This slipper of Fig. 3 is shown in perspective in Fig. 5, and may be employed successfully without further folding for use in locker rooms of country clubs, treatment rooms, in health bath institutions and the like. The curved edge of the toe-end 8 previously described when folded as shown in Figs. 2 and 3, forms a rounded shape better adapted to fit the foot and of neater appearance than a square toe-end; and this toeend, if desired, may be closed by other snap fasteners II, as indicated, but in either case a used slipper may be readily unsnapped and opened out flat for washing with other flat work at small cost.
Fig. 4 and perspective view Fig. 6 indicates a slipper similar to that of Figs. 3 and 5 formed with a heel-engaging end l2, which may be simply provided by a midway fold in the heel edge 9, secured by a snap fastener l3, so as to stand upright as indicated, the heel edges on either side flowing into the folded side edges as shown.
In a more economical embodiment of my invention, a blank like that shown in Fig. 7 may be used, in which the selvage edge stitching is shown only on the sides 6', I, and the heel end 9, and this blank is indicated as a true rectangle. By folding in the sides .on angular lines as in Fig. 2, a slipper pocket is formed by the sides overlapping as before, and in this case the toe-pocket is shown as closed by selvage-edge stitching [4 applied to and uniting the folded edges of the blank. If desired, the toe-end may be rounded at the time of stitching by the use of an ordinary trimmer sewing machine, and the addition of a heel-engaging end may be added as desired in the manner above set forth.
My improved slipper thus simply formed provides a tapering and rounded toe pocket at the foreward end with a sole extension flanked by outwardly flaring sides facilitating its application to a foot, and a heel-engaging end when desired, all readily folded from the blank of Fig. 1 and retained by the snap fasteners H and I3.
In employing the words snap fasteners, I intend to include any known separable fasteners which embraces button-holes and buttons, lacings, zipper fasteners and the like.
It will be readily understood that my improvements provide for a simple, satisfactory, and readily washable slipper suitable for bath and bed-room purposes, and made from material similar to toweling may be made in combination novelty sets for over-night travelers and transient guest use in many places, with a clean supply for each visit.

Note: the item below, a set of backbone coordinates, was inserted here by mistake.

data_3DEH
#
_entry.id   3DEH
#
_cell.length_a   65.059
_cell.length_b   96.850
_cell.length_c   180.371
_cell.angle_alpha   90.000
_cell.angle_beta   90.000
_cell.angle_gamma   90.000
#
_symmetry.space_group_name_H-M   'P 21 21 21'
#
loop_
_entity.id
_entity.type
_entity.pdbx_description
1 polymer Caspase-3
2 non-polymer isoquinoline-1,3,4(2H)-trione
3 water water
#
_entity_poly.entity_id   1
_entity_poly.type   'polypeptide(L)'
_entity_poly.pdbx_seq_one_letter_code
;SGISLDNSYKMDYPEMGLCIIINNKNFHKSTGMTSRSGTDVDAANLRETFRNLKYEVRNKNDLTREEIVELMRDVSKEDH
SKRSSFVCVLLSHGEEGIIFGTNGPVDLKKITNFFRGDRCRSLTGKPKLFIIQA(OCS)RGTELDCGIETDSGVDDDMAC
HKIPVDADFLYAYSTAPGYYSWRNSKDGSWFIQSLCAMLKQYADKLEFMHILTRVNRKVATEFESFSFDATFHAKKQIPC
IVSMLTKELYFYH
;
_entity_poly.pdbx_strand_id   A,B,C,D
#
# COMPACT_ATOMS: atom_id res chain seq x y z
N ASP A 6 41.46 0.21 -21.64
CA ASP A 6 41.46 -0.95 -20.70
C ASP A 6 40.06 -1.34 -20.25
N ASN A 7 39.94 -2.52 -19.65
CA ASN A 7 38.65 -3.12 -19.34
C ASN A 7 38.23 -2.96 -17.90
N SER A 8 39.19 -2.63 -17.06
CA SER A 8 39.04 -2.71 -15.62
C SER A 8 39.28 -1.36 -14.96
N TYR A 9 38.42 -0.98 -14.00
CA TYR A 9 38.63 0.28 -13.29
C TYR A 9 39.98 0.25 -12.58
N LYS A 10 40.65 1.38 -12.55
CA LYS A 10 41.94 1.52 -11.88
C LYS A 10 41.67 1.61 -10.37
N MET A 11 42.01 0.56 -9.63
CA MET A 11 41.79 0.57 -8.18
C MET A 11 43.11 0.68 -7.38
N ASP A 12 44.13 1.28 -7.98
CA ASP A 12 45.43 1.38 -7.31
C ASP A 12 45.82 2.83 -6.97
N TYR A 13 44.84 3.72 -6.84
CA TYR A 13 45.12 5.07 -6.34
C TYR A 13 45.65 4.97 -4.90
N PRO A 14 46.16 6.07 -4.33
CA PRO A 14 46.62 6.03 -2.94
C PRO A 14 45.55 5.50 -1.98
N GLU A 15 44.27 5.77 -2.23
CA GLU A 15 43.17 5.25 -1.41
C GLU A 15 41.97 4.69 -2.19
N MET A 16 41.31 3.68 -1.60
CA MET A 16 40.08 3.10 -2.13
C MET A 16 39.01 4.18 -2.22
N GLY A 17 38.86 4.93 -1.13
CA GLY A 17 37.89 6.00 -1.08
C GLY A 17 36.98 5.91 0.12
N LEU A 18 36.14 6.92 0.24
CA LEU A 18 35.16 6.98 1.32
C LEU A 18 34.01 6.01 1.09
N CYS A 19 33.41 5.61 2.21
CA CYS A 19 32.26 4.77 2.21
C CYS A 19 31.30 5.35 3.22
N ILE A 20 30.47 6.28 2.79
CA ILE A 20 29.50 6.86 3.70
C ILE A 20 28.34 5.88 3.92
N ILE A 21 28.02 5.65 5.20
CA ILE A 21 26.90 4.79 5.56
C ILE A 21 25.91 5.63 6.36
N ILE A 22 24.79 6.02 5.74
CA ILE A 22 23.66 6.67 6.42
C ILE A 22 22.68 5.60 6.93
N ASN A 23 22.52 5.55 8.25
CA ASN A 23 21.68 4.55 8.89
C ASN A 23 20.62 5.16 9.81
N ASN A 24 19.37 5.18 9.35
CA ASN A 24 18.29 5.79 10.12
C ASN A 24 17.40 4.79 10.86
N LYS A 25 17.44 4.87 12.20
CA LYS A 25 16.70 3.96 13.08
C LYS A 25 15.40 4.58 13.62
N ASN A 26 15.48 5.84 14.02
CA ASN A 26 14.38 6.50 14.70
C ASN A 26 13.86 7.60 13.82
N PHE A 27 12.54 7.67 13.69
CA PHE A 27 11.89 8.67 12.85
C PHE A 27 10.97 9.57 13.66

I recognize that slippers have heretofore been fabricated from blanks cut to special suitable form, but I know of no slipper having my simple construction held by separable fasteners to provide comfort in wear and ready unfolding for washing.
What I claim is:
1. A slipper foot-covering comprising a fabric blank having oppositely tapering sides inwardly folded on lines parallel to their respective edges to overlap for part of their length to form a footengaging pocket, the portions beyond said overlap being turned outwardly to form a flaring entrance to said pocket, selvage binding stitches uniting the folded edges at the tip end of the toe pocket, and separable fastening means uniting the overlapped portions of the inwardly folded sides.
2. A slipper foot-covering comprising an approximately rectangular fabric blank having selvage binding stitches around its edges and opposed sides inwardly folded and united part way of their length to form a foot-engaging pocket with a rear sole extension, the sides at said rear sole extension being outwardly folded to form a flaring entrance to said pocket, and the selvage edge stitching uniting the folded edge at the front end to close the toe pocket.
3. A bath slipper formed from a rectangular wash cloth, comprising a toe-end portion rearwardly upwardly inclined from the front end to a longitudinal medial point and formed by separably secured overlapping in-folds of forward parts of opposing sides of said cloth, and a rear foot portion rearwardly downwardly inclined from said longitudinal medial point and having KATHERINE F. WOERLE.